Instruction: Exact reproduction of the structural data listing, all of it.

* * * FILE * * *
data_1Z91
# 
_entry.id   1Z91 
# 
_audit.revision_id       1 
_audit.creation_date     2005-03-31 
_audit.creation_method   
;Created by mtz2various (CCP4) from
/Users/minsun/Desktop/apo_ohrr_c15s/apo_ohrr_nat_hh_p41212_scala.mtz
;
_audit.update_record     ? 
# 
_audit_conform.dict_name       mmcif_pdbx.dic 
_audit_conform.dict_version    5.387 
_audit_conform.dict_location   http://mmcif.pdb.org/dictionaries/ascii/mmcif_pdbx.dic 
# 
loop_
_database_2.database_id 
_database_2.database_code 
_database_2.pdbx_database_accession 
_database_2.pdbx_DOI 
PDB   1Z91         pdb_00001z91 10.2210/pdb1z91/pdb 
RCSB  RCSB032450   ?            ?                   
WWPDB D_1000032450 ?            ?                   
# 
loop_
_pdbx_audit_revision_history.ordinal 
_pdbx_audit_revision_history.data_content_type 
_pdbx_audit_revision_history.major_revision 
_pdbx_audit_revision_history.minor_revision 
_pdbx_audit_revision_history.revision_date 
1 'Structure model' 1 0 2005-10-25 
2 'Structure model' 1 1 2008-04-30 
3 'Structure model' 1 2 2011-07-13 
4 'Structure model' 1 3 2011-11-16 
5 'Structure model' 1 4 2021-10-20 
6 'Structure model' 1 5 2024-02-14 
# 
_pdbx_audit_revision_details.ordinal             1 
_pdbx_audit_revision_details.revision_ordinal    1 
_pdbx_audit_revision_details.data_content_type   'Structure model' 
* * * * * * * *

data_1Z91
# 
_entry.id   1Z91 
# 
_audit.revision_id       1 
_audit.creation_date     2005-03-31 
_audit.creation_method   
;Created by mtz2various (CCP4) from
/Users/minsun/Desktop/apo_ohrr_c15s/apo_ohrr_nat_hh_p41212_scala.mtz
;
_audit.update_record     ? 
# 
_audit_conform.dict_name       mmcif_pdbx.dic 
_audit_conform.dict_version    5.387 
_audit_conform.dict_location   http://mmcif.pdb.org/dictionaries/ascii/mmcif_pdbx.dic 
# 
loop_
_database_2.database_id 
_database_2.database_code 
_database_2.pdbx_database_accession 
_database_2.pdbx_DOI 
PDB   1Z91         pdb_00001z91 10.2210/pdb1z91/pdb 
RCSB  RCSB032450   ?            ?                   
WWPDB D_1000032450 ?            ?                   
# 
loop_
_pdbx_audit_revision_history.ordinal 
_pdbx_audit_revision_history.data_content_type 
_pdbx_audit_revision_history.major_revision 
_pdbx_audit_revision_history.minor_revision 
_pdbx_audit_revision_history.revision_date 
1 'Structure model' 1 0 2005-10-25 
2 'Structure model' 1 1 2008-04-30 
3 'Structure model' 1 2 2011-07-13 
4 'Structure model' 1 3 2011-11-16 
5 'Structure model' 1 4 2021-10-20 
6 'Structure model' 1 5 2024-02-14 
# 
_pdbx_audit_revision_details.ordinal             1 
_pdbx_audit_revision_details.revision_ordinal    1 
_pdbx_audit_revision_details.data_content_type   'Structure model' 